Faculty and instructional designers realize the importance of delivering courses with a clear focus. Many faculty have little formal experience in designing courses. With the COVID-19 virus, the need for dual course delivery (face-to-face or blended and online) is essential. Environmental challenges will continue to force courses to change delivery modes quickly and effectively. So designing the course properly will provide for dual delivery. Institute participants use team-based learning strategies to design the framework and pedagogy, align outcomes, assessments and activities, plan communication, create accessibility for all learners and integrate technology to analyze the delivery of significant learning both in classroom and online environments.
This theory-to-practice institute is based on over 300 scholarly workshops delivered over 15 years as applied research and participant reflection. The course design strategies shared are based on student success methods by clearly defining course expectations and increasing student engagement to deliver significant learning. Faculty insights from current teaching are shared. These experiences enhance participants’ professional growth because they learn from content, other participants, and the reflection of their own practice. Solutions offered in the institute provide leadership in course design and opportunities for practice in a collegial and collaborative learning environment. The content is based on practices faculty have shared as evidence of proven methods in their teaching. Moreover, the Cycle of Course Design (see Course Map) implements expanded course design and is an innovative campus model for participants to use to meet their own professional needs in teaching. Evidence of success from past participants applying Fink’s theory to applied practice will be shared. Today the critical need is for one course design to provide dual-delivery modes quickly and effectively. Participants will reflect about the move to online learning and the needs to include an institutional migration design so all students will succeed and can have access through the consideration of their ability to afford technology access so that no learners are left behind.
Course Map – The Cycle of Course Design
Online Course Design Institute (Sample Schedule)
June 8-26, 2020
|What is the time commitment?|
|Participation in synchronous learning sessions. (18 total hours)||Synchronous learning sessions will run each Monday, Wednesday, and Friday from 9:00-11:00 AM for the duration of the course. There are eight unique sessions in total, with an optional day (June 26) to work on your courses with Institute faculty and CTL staff.|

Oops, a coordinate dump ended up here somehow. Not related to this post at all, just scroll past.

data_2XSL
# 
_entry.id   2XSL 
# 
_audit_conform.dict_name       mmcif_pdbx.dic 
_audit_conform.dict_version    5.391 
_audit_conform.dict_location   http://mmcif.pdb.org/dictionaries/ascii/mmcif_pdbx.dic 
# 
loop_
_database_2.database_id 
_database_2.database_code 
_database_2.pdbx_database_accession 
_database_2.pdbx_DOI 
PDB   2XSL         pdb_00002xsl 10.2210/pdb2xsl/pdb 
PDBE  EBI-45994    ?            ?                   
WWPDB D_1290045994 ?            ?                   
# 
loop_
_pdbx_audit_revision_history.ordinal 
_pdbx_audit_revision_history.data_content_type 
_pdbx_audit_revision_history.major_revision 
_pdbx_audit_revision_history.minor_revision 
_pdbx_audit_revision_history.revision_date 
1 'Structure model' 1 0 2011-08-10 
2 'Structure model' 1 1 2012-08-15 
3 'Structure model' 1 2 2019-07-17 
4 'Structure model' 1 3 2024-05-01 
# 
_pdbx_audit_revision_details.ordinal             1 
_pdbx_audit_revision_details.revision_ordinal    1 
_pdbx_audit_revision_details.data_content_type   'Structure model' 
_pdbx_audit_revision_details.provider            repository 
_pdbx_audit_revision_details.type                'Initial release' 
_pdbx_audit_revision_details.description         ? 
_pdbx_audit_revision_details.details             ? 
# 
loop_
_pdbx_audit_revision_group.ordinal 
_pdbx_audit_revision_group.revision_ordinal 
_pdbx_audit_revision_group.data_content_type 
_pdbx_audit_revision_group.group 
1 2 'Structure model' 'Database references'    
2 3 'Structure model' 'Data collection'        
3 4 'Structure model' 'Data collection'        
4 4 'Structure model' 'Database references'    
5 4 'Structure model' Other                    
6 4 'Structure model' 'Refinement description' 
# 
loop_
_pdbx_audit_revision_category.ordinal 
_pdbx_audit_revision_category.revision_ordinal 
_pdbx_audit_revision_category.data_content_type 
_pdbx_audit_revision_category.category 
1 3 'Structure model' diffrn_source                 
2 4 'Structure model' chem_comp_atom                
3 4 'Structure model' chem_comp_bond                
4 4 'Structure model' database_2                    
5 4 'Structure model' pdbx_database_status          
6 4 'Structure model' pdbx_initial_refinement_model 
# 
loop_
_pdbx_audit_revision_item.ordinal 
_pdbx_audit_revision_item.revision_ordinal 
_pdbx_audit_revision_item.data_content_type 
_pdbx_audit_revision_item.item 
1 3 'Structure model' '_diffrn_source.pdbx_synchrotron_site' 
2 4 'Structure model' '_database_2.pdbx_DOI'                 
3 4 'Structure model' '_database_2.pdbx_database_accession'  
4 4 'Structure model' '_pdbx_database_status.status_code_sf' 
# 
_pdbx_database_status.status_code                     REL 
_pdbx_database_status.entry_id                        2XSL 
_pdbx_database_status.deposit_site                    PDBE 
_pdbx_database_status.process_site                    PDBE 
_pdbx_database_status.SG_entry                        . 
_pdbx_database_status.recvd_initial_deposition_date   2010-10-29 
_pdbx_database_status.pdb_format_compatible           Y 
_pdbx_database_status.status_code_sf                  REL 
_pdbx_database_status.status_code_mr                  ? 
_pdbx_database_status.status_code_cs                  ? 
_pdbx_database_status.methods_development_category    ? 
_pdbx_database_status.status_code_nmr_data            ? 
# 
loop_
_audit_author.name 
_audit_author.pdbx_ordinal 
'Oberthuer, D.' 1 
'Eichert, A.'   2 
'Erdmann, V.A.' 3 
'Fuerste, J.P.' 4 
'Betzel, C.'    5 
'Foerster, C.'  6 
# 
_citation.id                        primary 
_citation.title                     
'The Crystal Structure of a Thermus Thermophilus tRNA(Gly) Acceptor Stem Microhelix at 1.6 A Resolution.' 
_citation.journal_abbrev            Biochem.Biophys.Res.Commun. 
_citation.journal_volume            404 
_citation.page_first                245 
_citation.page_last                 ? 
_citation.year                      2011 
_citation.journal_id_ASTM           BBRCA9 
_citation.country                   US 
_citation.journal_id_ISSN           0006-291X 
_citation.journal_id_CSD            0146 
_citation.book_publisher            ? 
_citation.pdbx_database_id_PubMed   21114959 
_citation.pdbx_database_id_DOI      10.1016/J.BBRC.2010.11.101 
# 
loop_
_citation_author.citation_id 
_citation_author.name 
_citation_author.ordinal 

|Participation in optional synchronous open lab sessions. (18 total hours)||Synchronous open lab sessions will run each Monday, Wednesday, and Friday from 12:30-2:30 PM for the duration of the course. Come to these sessions if you would like to work on application of new concepts to the design of your course with Institute faculty and CTL staff.|
|Review of content/materials in D2L Brightspace (LMS). (3-9 total hours)||Institute faculty and CTL staff will make content available in D2L Brightspace. Time required for review of this content will vary by participant, based on the previous experience teaching online.|
|Participation in optional asynchronous class discussions. (3-6 total hours)||Institute faculty will facilitate asynchronous discussions for each unit of the course. You are encouraged to participate in these discussions with your colleagues in order to get the most out of the course content.|
|Reading and other preparation. (3-4 total hours)||You will receive a free copy of the book Designing Effective Teaching and Significant Learning as part of your registration for the Institute. Each unit of the course will draw upon sections of this book. You are encouraged to read specific sections of the book in advance of each synchronous session in order to get the most from these experiences.|
|What are the benefits?|
|The chance to work with former university and college faculty, directors of campus faculty development (Centers for Teaching and Learning), authors, and experts in online course design!||The guest facilitators of this course are all former Minnesota State faculty, and have taught in a variety of universities and colleges in face-to-face, blended and online delivery of courses. They have presented over 300 highly-rated workshops and conference presentations and online courses with faculty worldwide. Each of them have directed Centers for Teaching and Learning on their campus and for a system of over 10,000 faculty.|